L V Prasad Eye Institute (LVPEI) Network Eye Banks has hit another milestone by providing 40% of the corneas distributed throughout India for sight-restoring corneal transplant surgeries last year.
Since its inception in 1989, the LVPEI eye bank network has distributed 61, 063 corneas, of which 50,000 (82%), are by the Ramayamma International Eye Bank (RIEB) at LVPEI’s Hyderabad Campus. The Institute also has eye bank facilities at its campuses in Bhubaneswar, Visakhapatnam and Vijayawada.
“Our goal is to ensure that the availability of quality corneal tissue does not remain a barrier in tackling corneal blindness,” said Dr Prashant Garg, Head, Eye Banking Services, L V Prasad Eye Institute, in a press release.
The Hyderabad-based LVPEI has now expanded its activities and has partnered with The Hans Foundation for setting up eye banks in other states of India – where they are needed the most. Two of these eye banks have been set-up in Rishikesh and Guwahati. Within two years, the eye bank at Rishikesh was able to supply 194 corneas for transplantation, added Dr Garg, who is also the Technical Advisor to the Global Action Framework for Transplantation group of the World Health Organization (WHO) that focuses on setting up norms, standards and policies for organ and tissue transplantations.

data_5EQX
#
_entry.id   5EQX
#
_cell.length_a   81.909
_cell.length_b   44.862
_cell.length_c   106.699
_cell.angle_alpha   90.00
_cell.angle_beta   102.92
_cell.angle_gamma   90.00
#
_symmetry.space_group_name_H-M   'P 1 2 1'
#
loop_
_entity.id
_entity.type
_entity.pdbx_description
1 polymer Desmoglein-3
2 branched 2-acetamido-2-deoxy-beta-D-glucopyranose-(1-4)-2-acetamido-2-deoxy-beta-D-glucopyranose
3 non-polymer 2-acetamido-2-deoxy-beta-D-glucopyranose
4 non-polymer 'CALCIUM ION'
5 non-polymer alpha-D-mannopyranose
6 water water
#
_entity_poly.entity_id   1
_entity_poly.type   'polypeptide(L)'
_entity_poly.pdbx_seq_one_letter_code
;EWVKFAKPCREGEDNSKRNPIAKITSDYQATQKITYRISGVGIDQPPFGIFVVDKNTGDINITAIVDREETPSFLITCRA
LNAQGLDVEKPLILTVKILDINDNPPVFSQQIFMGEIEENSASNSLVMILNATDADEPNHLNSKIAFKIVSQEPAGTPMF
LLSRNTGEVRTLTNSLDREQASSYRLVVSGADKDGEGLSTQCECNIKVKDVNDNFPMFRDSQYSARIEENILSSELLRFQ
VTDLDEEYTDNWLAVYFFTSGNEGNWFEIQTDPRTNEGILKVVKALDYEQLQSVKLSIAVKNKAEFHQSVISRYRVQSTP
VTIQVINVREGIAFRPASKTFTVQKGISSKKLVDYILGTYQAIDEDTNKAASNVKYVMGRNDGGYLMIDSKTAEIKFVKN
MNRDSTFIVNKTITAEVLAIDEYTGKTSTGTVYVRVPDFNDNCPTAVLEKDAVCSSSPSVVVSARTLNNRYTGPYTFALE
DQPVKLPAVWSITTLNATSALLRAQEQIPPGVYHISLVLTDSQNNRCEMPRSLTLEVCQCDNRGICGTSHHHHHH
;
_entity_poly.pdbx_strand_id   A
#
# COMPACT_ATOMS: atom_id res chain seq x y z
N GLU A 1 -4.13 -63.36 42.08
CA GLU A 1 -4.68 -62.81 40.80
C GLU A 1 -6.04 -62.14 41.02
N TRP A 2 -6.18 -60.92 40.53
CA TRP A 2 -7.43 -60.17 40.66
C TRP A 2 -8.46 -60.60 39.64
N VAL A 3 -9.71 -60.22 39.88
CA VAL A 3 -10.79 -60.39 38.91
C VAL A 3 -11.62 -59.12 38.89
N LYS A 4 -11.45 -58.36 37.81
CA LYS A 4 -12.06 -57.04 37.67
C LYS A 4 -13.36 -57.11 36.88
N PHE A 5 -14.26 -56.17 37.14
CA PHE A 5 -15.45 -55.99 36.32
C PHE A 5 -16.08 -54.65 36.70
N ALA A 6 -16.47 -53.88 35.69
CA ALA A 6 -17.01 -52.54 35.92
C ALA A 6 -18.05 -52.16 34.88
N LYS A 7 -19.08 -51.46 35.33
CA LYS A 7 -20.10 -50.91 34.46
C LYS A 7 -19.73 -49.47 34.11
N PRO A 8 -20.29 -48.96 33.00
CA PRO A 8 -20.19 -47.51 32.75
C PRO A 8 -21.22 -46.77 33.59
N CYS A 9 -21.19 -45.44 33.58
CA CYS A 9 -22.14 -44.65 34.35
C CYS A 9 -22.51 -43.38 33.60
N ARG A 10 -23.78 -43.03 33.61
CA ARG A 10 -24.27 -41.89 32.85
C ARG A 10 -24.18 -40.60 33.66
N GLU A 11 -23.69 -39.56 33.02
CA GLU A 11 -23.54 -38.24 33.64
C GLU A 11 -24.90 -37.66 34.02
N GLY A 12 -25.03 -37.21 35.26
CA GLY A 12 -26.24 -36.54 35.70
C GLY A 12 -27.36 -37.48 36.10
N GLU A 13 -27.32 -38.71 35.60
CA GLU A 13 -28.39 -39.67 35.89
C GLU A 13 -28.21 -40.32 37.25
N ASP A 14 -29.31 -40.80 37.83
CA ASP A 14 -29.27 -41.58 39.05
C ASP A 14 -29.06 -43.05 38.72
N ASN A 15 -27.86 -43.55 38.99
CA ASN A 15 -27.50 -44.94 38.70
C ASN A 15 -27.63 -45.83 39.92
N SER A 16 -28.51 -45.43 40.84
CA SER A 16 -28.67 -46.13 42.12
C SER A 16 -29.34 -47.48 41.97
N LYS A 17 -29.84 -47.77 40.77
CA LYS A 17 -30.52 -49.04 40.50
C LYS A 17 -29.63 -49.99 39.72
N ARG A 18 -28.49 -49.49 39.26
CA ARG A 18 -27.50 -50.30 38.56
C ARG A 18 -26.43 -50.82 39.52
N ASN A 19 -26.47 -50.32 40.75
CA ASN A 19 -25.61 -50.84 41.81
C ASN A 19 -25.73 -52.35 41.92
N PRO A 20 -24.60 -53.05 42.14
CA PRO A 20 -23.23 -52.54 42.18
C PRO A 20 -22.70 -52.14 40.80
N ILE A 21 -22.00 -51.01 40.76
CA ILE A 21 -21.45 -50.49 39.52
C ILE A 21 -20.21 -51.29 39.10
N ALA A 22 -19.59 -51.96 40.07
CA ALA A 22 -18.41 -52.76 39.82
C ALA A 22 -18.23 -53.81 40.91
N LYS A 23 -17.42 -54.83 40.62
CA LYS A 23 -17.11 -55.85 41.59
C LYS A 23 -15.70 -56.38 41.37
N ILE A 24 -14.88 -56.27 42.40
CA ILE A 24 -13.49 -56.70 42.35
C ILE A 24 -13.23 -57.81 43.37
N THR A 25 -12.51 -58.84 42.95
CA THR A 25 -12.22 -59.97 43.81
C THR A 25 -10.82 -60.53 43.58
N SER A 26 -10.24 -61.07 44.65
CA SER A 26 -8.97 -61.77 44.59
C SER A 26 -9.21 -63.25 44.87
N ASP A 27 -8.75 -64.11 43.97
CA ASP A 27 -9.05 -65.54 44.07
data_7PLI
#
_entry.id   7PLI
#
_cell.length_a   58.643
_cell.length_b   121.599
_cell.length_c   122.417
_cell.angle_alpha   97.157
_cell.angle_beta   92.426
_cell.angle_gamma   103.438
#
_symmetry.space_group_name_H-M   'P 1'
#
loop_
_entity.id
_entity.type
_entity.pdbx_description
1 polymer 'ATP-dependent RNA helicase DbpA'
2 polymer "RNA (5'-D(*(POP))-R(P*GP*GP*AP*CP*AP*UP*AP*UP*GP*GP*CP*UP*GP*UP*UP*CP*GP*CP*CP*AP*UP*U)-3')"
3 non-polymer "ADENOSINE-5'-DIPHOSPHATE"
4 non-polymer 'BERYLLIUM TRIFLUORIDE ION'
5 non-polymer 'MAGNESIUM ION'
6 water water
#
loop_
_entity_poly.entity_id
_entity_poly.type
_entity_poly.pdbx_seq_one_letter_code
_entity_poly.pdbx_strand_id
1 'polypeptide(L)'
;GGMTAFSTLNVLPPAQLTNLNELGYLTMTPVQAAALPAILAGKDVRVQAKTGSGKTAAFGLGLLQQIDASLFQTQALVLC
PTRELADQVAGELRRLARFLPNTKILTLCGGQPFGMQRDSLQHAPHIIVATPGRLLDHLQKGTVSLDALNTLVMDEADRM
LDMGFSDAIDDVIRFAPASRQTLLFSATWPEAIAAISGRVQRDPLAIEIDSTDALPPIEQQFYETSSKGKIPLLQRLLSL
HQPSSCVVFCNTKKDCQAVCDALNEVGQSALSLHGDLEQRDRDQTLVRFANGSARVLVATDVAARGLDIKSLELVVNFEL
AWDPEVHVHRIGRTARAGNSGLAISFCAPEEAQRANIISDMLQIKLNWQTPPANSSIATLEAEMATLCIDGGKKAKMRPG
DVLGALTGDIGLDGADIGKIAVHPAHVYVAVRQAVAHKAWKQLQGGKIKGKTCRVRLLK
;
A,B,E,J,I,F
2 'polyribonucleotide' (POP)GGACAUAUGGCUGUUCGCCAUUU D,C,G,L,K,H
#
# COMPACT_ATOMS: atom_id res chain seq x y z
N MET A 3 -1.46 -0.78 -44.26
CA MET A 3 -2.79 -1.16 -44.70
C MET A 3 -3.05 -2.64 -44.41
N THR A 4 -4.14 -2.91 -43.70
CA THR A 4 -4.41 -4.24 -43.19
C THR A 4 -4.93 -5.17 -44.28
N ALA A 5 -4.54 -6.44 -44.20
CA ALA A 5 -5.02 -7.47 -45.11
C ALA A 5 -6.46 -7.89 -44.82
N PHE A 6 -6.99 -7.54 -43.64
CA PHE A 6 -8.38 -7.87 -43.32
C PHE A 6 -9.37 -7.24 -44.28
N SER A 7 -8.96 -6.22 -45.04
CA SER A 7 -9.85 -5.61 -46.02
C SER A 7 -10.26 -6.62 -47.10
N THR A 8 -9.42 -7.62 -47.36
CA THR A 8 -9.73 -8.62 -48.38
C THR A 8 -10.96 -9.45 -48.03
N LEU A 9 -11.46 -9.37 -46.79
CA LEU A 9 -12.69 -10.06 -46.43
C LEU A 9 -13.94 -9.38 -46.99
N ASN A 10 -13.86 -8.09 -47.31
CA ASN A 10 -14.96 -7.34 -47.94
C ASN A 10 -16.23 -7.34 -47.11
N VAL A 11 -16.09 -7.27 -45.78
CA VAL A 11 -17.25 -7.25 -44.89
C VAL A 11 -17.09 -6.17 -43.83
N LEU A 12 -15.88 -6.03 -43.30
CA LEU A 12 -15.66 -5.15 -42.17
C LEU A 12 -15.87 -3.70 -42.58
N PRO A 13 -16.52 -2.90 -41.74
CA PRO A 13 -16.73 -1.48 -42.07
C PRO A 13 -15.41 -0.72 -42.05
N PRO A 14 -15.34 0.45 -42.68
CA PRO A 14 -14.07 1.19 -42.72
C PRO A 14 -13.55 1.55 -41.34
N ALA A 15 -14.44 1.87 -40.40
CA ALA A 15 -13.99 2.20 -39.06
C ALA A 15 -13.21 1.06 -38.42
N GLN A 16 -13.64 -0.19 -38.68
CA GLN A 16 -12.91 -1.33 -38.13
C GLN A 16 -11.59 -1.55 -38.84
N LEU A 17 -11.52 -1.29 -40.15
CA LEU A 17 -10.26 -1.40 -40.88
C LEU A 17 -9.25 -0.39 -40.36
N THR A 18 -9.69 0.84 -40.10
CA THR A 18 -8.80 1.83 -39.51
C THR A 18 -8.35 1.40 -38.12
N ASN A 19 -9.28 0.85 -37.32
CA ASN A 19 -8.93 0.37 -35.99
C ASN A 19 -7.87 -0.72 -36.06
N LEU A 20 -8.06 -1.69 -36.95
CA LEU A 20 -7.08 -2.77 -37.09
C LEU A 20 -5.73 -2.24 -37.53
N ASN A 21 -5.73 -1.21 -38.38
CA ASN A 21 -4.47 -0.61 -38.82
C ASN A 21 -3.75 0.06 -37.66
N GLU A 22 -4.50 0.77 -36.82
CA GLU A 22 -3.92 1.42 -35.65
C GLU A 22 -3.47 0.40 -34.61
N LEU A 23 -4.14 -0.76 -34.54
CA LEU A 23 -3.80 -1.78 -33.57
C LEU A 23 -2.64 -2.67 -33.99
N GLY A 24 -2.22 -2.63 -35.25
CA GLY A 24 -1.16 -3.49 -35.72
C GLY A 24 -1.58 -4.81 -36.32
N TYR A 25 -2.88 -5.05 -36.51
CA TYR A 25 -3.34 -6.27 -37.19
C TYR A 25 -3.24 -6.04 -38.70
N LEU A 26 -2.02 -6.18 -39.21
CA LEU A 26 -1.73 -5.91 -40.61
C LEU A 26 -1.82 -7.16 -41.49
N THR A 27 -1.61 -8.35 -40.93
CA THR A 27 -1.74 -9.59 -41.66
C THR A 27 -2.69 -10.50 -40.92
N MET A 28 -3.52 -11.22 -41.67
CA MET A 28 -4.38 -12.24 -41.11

RIEB established a Modular Clean Room facility (ISO Class 5) in 2016 to process corneal tissues for advanced corneal surgeries such as pre-cut for partial thickness (lamellar) surgeries. This minimizes the time and effort of the surgeon, reduces the cost and makes the surgery less invasive with quick healing and faster visual recovery. So far, RIEB has provided 6600 pre-cut corneas to surgeons within and outside the LVPEI network. Similar facilities are also available at LVPEI’s other tertiary campuses.
LVPEI has performed over 2000+ corneal transplant surgeries every year for the past several years. So far, over 38,655 corneal transplant surgeries (across the network) have been performed at the institute, which possibly is the highest at a single institute anywhere in the world. The cornea collection numbers stand at – 107,751 (up until December 2020; corneas found unsuitable for surgeries are used for research and for training ophthalmology fellows/residents).
As many as 1.1 million Indians suffer from corneal blindness. Corneal transplantation, using healthy corneas donated by individuals upon their death, is the only known cure for corneal blindness, according to the release.